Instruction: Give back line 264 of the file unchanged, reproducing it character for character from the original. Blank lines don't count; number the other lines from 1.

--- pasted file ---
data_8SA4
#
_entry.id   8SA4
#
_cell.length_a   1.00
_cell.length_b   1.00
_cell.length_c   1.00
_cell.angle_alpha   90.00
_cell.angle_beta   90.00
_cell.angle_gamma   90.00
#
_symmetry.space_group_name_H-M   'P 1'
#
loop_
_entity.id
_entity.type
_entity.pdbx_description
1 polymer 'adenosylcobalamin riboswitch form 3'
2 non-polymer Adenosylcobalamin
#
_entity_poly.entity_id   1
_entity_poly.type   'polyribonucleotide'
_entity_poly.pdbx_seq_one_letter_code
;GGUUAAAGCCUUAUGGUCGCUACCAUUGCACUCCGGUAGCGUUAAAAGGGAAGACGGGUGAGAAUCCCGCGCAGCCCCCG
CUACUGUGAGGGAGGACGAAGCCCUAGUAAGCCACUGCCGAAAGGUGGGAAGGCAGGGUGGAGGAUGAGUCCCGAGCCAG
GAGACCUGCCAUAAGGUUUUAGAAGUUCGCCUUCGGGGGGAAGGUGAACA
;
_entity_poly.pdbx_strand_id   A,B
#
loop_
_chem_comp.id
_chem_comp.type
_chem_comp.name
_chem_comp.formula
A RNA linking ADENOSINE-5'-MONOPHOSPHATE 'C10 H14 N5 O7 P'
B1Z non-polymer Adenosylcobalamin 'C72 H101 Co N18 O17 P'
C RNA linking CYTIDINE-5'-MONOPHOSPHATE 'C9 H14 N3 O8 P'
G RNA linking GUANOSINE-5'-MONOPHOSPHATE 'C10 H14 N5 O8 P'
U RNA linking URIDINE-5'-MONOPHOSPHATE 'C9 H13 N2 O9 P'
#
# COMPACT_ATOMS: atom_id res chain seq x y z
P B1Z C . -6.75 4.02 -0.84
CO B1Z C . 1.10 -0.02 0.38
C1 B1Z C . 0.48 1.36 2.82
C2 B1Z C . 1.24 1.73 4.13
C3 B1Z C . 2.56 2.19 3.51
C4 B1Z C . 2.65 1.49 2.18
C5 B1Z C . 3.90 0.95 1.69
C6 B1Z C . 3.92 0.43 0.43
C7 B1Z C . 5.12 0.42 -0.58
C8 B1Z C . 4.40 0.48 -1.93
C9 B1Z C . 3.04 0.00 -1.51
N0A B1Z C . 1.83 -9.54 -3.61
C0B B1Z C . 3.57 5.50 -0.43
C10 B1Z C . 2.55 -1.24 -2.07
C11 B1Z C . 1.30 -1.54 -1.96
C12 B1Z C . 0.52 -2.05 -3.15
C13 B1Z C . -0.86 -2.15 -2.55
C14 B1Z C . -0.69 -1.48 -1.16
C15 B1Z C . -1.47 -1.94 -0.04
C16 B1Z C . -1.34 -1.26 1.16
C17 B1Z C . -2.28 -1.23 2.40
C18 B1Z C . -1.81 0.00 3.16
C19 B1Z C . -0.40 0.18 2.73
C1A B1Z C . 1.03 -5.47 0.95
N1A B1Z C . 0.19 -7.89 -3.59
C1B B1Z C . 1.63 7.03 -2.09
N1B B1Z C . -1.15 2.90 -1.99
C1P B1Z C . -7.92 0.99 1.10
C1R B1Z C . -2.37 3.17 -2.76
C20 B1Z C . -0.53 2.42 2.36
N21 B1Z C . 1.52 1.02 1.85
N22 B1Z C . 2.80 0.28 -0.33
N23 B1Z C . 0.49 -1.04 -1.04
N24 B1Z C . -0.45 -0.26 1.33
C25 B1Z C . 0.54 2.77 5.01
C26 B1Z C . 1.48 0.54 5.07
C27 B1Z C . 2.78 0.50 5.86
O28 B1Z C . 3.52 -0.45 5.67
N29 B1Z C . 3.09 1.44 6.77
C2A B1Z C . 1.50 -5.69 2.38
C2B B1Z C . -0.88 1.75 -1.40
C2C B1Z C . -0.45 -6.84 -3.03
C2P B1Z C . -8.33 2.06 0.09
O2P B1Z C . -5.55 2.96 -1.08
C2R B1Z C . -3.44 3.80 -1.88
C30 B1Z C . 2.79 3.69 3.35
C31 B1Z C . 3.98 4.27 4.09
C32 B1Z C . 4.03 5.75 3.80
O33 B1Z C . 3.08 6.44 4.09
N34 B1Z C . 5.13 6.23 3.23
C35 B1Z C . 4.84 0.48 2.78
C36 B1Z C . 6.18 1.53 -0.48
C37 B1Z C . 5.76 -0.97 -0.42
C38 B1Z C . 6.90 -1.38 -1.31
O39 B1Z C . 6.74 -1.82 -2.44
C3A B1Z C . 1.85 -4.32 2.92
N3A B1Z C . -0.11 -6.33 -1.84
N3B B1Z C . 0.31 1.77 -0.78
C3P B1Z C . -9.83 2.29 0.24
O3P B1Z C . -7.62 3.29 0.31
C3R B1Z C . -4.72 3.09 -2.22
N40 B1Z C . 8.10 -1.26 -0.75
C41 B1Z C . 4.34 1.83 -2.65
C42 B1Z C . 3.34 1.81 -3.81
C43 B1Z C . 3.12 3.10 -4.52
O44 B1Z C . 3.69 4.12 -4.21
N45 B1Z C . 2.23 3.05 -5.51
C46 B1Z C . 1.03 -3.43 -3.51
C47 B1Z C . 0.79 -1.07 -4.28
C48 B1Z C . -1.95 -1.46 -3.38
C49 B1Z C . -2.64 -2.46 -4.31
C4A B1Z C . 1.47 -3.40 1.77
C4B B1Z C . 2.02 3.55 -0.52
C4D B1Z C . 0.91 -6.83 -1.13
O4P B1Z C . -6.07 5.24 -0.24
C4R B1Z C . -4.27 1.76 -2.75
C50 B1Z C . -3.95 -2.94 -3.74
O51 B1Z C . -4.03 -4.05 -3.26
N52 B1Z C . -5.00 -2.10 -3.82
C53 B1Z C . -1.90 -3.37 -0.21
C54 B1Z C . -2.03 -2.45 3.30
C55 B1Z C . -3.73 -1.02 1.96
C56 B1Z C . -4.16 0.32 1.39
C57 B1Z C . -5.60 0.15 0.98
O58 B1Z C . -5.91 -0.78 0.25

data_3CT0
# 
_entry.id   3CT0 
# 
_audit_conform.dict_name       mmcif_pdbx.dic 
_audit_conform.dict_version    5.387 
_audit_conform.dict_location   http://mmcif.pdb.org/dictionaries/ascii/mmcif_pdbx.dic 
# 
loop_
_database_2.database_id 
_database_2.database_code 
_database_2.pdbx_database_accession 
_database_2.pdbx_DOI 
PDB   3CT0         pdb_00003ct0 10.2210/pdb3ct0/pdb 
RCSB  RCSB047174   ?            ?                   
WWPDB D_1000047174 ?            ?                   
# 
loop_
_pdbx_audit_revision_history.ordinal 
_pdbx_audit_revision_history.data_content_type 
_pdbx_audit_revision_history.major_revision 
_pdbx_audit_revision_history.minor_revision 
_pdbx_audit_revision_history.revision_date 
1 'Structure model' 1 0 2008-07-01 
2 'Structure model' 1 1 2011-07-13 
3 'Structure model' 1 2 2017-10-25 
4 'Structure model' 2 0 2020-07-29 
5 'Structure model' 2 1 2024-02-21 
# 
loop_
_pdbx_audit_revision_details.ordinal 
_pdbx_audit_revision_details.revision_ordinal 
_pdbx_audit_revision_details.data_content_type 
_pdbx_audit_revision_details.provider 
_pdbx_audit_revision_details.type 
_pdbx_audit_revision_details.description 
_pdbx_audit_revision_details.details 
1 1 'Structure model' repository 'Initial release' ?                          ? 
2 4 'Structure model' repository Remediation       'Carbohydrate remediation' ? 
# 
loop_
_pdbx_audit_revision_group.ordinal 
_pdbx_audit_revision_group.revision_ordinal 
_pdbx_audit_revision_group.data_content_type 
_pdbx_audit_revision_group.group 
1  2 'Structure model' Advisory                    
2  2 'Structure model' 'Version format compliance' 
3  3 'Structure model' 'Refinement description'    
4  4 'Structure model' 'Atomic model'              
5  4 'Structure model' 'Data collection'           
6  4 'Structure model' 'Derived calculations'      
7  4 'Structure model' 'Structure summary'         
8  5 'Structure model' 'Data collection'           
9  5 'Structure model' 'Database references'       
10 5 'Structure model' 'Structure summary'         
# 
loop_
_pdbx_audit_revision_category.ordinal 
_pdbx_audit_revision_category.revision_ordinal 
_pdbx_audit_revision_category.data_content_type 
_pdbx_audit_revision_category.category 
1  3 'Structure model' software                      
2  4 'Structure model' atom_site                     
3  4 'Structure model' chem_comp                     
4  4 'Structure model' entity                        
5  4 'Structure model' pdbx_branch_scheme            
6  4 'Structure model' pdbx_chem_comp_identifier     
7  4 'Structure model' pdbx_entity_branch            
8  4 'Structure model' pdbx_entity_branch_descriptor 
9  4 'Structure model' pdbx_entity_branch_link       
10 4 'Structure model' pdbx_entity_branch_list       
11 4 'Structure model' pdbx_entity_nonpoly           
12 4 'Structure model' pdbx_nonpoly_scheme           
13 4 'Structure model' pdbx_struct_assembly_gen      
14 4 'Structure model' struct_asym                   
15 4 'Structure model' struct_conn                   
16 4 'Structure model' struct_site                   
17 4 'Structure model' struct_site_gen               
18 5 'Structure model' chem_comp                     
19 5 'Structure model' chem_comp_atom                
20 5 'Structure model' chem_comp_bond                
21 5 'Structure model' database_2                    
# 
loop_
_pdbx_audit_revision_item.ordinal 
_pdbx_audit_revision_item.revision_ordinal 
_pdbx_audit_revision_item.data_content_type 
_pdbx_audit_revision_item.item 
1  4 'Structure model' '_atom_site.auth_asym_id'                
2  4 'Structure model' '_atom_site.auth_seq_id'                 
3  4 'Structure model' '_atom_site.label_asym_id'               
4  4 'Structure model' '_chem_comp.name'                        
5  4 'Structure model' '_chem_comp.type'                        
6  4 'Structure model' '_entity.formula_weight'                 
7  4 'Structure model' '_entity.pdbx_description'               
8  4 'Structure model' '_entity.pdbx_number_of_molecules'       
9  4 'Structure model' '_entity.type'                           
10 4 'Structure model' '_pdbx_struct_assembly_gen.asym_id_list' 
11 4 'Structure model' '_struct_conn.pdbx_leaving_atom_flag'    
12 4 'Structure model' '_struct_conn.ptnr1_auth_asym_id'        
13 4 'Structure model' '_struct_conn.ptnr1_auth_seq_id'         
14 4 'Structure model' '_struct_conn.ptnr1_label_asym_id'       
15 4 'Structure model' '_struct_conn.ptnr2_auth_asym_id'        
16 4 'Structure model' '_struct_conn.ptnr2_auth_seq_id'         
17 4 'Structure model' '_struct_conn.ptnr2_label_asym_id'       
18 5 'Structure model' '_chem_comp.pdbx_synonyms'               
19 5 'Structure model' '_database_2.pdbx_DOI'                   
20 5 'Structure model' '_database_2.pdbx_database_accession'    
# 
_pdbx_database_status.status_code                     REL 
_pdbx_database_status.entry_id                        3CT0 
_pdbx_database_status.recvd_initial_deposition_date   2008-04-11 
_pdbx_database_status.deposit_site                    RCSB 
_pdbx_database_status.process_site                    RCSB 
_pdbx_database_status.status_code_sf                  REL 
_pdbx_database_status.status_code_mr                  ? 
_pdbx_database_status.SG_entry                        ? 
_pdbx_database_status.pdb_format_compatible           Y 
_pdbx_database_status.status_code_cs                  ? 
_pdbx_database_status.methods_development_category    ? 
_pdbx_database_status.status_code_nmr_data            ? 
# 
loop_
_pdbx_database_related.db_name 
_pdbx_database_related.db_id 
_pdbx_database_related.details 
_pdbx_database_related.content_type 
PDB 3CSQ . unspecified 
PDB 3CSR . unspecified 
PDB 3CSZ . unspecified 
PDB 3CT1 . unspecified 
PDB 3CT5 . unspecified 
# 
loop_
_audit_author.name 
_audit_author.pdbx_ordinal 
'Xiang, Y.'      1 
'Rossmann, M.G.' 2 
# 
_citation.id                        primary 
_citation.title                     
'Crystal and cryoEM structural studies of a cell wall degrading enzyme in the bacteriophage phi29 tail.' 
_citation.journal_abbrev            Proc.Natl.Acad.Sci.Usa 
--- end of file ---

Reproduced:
'Rossmann, M.G.' 2 